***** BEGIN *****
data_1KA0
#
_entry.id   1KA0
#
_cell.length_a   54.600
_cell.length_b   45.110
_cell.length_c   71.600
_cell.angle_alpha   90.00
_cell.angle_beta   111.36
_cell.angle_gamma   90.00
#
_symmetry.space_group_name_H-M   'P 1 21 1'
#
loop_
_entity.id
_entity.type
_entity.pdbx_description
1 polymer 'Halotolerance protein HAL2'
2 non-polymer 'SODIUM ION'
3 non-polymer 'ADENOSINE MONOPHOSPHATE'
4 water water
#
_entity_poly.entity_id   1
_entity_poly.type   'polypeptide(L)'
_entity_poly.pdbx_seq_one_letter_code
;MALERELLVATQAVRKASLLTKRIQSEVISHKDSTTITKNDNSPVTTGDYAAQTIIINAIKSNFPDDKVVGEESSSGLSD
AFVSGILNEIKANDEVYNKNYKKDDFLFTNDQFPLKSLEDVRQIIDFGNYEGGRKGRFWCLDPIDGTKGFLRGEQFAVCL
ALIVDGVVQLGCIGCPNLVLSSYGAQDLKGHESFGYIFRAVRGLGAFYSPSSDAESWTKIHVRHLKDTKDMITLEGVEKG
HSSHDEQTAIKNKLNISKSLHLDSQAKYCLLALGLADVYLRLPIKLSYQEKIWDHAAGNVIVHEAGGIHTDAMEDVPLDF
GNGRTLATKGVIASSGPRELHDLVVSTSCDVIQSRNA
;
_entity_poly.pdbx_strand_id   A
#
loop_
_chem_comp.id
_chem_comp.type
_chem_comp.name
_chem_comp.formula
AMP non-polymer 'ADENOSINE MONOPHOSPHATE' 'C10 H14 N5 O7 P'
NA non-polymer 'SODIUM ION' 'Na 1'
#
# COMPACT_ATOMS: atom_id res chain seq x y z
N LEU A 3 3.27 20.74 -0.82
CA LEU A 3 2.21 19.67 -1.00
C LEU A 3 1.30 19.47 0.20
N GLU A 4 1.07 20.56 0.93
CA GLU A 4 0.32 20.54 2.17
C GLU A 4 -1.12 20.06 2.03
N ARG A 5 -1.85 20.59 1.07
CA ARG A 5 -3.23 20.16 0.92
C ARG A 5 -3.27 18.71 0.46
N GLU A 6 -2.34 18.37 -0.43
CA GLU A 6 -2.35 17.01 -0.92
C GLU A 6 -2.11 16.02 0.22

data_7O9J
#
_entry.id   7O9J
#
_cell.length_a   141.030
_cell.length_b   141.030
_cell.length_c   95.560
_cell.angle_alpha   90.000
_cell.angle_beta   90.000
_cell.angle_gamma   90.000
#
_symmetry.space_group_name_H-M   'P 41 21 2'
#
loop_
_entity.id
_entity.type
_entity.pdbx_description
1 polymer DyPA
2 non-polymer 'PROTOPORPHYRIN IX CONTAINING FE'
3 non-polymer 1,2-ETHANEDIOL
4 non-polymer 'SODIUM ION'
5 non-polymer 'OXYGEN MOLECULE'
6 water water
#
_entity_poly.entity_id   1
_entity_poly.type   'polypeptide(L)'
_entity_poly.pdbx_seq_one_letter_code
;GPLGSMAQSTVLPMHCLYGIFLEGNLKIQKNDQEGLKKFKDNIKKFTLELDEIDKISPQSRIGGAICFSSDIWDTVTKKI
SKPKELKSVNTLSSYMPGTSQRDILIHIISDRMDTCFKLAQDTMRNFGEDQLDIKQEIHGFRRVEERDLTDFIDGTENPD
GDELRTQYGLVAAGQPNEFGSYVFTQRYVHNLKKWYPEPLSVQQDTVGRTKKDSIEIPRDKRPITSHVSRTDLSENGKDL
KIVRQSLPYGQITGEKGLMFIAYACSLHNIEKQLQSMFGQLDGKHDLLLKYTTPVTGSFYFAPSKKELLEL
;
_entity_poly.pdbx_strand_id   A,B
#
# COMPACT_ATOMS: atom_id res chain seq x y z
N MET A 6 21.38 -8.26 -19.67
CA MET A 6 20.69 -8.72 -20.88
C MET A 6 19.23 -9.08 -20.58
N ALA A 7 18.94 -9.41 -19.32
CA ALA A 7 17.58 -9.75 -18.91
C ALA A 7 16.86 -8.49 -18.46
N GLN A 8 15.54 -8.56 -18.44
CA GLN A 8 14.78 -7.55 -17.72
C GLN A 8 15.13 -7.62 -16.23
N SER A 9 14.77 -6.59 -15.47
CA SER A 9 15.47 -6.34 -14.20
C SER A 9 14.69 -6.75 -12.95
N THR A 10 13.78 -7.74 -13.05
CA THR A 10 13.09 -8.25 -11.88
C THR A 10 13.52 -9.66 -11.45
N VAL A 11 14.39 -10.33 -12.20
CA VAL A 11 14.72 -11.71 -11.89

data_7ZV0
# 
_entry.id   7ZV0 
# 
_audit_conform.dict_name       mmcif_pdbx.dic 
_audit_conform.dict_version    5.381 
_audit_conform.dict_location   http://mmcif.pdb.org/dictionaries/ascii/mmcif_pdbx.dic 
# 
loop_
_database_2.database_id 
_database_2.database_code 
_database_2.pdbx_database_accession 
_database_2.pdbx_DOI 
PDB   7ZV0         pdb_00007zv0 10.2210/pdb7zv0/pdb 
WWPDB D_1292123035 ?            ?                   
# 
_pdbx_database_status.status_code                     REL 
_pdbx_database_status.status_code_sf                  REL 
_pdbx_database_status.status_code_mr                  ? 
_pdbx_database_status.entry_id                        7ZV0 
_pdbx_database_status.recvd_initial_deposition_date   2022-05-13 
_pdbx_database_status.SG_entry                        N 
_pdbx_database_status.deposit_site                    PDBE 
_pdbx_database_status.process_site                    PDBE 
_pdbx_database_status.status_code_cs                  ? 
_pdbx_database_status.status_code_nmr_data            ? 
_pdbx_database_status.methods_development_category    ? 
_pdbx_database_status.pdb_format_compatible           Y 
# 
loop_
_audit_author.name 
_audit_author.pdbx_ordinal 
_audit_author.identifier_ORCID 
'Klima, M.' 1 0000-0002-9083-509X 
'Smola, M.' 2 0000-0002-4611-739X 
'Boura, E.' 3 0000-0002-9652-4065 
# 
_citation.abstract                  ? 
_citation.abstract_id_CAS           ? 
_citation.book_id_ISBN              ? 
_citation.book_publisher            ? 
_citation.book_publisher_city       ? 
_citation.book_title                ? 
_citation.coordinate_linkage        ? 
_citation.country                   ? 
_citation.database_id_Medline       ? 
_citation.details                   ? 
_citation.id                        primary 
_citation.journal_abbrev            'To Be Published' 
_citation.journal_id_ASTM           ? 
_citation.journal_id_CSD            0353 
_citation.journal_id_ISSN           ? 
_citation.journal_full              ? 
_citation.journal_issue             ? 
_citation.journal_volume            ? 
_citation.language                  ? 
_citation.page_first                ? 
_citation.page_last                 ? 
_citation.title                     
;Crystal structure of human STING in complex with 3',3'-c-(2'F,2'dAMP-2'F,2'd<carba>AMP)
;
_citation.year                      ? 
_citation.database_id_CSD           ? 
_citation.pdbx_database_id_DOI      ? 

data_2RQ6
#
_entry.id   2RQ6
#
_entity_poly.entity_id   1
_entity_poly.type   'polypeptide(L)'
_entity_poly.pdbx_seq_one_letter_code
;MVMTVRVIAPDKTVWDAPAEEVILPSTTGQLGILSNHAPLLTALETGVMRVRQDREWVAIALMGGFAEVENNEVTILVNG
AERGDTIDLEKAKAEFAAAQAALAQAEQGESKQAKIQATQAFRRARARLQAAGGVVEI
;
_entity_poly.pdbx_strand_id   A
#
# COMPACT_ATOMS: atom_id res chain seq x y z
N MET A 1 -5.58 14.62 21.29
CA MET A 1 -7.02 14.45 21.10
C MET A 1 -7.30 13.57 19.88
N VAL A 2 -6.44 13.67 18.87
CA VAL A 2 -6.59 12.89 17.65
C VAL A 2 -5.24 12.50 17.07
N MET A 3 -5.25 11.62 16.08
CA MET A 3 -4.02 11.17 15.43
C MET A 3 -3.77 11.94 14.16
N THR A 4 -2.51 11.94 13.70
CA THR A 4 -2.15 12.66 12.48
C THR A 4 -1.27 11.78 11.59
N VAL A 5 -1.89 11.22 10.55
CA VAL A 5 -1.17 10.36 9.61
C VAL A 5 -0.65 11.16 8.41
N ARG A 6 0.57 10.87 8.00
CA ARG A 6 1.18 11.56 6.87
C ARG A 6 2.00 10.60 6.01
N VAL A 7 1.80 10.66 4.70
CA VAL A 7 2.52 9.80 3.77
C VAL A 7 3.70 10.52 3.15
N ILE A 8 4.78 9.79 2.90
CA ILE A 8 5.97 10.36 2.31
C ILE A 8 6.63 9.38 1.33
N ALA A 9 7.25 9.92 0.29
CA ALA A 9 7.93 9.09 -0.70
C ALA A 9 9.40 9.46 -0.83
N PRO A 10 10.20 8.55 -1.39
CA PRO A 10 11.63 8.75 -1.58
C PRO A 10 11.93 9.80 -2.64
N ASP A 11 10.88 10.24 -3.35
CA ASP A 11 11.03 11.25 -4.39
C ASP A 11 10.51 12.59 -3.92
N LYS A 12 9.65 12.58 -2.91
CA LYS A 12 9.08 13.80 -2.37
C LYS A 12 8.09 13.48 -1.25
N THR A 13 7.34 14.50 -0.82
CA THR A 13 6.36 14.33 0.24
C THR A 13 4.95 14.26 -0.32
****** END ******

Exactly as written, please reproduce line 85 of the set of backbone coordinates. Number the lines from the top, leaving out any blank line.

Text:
KIVRQSLPYGQITGEKGLMFIAYACSLHNIEKQLQSMFGQLDGKHDLLLKYTTPVTGSFYFAPSKKELLEL